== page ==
The Benefits of Community and Stakeholder Driven Fish Monitoring Projects in a Murray-Darling Basin River

Kerezy, A. (2020)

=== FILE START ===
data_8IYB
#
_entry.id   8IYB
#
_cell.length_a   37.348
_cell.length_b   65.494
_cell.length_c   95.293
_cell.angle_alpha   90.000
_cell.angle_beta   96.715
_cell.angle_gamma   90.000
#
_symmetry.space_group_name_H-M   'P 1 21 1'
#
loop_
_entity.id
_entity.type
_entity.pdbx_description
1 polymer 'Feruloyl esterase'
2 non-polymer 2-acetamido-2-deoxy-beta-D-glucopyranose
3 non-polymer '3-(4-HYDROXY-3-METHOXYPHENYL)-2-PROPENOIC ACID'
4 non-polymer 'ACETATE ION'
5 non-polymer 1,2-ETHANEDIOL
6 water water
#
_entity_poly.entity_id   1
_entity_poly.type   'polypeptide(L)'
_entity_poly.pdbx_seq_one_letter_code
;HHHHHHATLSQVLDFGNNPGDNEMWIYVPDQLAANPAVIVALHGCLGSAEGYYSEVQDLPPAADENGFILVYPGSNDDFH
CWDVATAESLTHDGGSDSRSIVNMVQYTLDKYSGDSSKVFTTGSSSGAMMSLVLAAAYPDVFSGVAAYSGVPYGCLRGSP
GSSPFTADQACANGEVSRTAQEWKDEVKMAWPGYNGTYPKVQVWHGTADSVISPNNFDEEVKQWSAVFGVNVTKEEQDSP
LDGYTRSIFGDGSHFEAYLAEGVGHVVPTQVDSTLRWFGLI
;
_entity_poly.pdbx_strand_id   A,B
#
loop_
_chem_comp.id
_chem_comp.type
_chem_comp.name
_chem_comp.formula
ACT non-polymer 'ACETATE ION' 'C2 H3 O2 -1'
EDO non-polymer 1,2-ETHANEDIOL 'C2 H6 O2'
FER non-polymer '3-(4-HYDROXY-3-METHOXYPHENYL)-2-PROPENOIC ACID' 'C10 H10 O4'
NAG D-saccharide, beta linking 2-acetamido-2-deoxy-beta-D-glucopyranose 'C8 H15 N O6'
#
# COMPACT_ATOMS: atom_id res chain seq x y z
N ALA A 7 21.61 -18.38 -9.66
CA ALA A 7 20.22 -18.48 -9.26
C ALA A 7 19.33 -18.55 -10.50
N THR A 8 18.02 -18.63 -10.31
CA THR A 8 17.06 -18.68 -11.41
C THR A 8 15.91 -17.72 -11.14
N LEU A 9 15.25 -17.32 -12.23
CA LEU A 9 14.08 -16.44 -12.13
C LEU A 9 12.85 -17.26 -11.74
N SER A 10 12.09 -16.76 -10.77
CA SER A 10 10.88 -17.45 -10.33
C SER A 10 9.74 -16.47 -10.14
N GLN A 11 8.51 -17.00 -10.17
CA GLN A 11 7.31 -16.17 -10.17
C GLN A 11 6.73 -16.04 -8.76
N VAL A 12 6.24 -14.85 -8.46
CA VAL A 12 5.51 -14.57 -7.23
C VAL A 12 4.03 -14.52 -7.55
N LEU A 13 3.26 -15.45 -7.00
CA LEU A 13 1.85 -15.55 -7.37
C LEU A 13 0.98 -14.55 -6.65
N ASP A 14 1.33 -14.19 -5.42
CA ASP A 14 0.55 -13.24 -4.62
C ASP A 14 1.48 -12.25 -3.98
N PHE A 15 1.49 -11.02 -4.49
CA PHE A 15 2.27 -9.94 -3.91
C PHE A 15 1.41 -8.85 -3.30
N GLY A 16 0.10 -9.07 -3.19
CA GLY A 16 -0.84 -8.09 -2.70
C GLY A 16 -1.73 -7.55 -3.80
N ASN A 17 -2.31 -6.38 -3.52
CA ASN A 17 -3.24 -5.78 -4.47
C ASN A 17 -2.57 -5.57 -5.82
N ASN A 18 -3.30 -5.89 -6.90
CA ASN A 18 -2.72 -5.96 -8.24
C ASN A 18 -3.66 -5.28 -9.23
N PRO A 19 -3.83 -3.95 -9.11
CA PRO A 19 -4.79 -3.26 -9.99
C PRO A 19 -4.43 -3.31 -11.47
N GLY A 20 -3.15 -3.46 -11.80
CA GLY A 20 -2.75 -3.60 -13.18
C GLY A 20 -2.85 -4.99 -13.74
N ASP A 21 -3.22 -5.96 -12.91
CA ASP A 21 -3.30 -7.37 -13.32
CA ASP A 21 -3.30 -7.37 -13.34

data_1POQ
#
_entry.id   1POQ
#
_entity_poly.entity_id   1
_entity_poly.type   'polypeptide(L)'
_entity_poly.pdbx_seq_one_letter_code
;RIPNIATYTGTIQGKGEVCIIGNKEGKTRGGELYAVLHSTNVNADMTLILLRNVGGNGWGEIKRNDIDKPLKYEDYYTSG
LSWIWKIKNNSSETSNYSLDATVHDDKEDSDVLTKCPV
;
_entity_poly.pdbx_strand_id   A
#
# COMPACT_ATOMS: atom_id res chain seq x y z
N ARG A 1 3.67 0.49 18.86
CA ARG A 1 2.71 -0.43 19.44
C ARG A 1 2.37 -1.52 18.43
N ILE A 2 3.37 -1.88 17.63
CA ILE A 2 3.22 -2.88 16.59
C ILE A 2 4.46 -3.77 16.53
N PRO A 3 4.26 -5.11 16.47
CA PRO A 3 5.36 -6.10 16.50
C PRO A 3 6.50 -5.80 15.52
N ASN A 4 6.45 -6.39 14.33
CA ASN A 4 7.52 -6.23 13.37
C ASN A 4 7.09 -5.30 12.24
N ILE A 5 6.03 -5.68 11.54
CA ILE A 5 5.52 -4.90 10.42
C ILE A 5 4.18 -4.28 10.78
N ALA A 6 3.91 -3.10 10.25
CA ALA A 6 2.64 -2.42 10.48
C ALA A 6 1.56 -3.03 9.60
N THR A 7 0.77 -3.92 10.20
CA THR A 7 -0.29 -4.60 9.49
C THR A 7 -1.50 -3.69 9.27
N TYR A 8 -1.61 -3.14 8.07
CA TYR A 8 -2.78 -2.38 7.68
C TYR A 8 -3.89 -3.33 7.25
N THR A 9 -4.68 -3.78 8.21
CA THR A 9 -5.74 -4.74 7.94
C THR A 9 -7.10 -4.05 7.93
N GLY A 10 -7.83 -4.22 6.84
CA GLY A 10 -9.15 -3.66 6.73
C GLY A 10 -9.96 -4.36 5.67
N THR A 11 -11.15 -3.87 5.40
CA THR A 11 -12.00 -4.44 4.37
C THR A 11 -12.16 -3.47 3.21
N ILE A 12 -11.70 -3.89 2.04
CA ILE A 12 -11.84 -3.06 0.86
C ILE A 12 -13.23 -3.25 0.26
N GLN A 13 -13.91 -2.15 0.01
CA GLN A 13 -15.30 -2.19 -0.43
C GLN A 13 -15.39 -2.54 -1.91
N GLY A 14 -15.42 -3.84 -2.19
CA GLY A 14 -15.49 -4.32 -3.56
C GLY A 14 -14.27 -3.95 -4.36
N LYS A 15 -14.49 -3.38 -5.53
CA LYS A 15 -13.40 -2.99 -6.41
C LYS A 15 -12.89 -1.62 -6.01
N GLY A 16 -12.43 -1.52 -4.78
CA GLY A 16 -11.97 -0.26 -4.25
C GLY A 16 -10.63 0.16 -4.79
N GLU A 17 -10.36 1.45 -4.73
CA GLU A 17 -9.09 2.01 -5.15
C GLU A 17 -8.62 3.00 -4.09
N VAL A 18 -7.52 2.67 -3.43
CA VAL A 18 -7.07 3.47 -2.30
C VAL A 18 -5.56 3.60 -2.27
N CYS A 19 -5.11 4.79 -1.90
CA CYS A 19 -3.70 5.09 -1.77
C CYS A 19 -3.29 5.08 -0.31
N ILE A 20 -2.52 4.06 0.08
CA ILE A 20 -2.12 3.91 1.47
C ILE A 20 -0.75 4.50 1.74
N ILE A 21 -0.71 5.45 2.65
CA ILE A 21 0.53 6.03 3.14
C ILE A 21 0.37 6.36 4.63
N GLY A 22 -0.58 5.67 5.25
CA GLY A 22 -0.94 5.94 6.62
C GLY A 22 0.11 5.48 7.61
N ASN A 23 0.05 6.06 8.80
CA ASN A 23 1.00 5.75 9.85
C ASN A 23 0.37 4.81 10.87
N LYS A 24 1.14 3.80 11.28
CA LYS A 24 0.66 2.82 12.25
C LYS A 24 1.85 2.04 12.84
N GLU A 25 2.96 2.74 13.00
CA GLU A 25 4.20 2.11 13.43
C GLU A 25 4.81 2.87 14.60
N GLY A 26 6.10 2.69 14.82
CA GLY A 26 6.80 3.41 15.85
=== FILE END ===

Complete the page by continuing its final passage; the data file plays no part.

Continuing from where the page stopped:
River and catchment management in Australia’s Murray-Darling Basin underwent a transformation in the latter part of the twentieth century, from being focused on delivering water predominantly for human and agricultural needs to also considering environmental considerations. The main driver of this change was the realisation that a comparatively long period of river regulation and associated alterations to natural systems had resulted in negative consequences. Native fish communities, in particular, have been considered to be in a poor or degraded condition. The centrally located Lachlan River, in New South Wales (NSW), is a poignant example, as the fish community has been rated as ‘extremely poor’ in both of the basin-scale Sustainable Rivers Audit reports in 2008 and 2012. River management can generally be regarded as a top-down process, with the Murray-Darling Basin Authority and state-based agencies simultaneously relied on and looked to for advice, but also blamed for any perceived problems and inequities. However, neither the federal nor state governments and their agencies have the capacity to undertake accurate monitoring of individual catchments at localised scales. In order to achieve this, local communities and stakeholders can make a difference to the management of their catchments by actively sponsoring and participating in sampling and monitoring projects that can then inform broader catchment management. This process has begun with positive results within the Lachlan catchment, and offers a representative case study that can be applied to other areas within the Murray-Darling Basin. Keywords: Lachlan River, off-river areas, Lake Cargelligo, Booberoi Creek, community involvement, fish surveys, endangered species.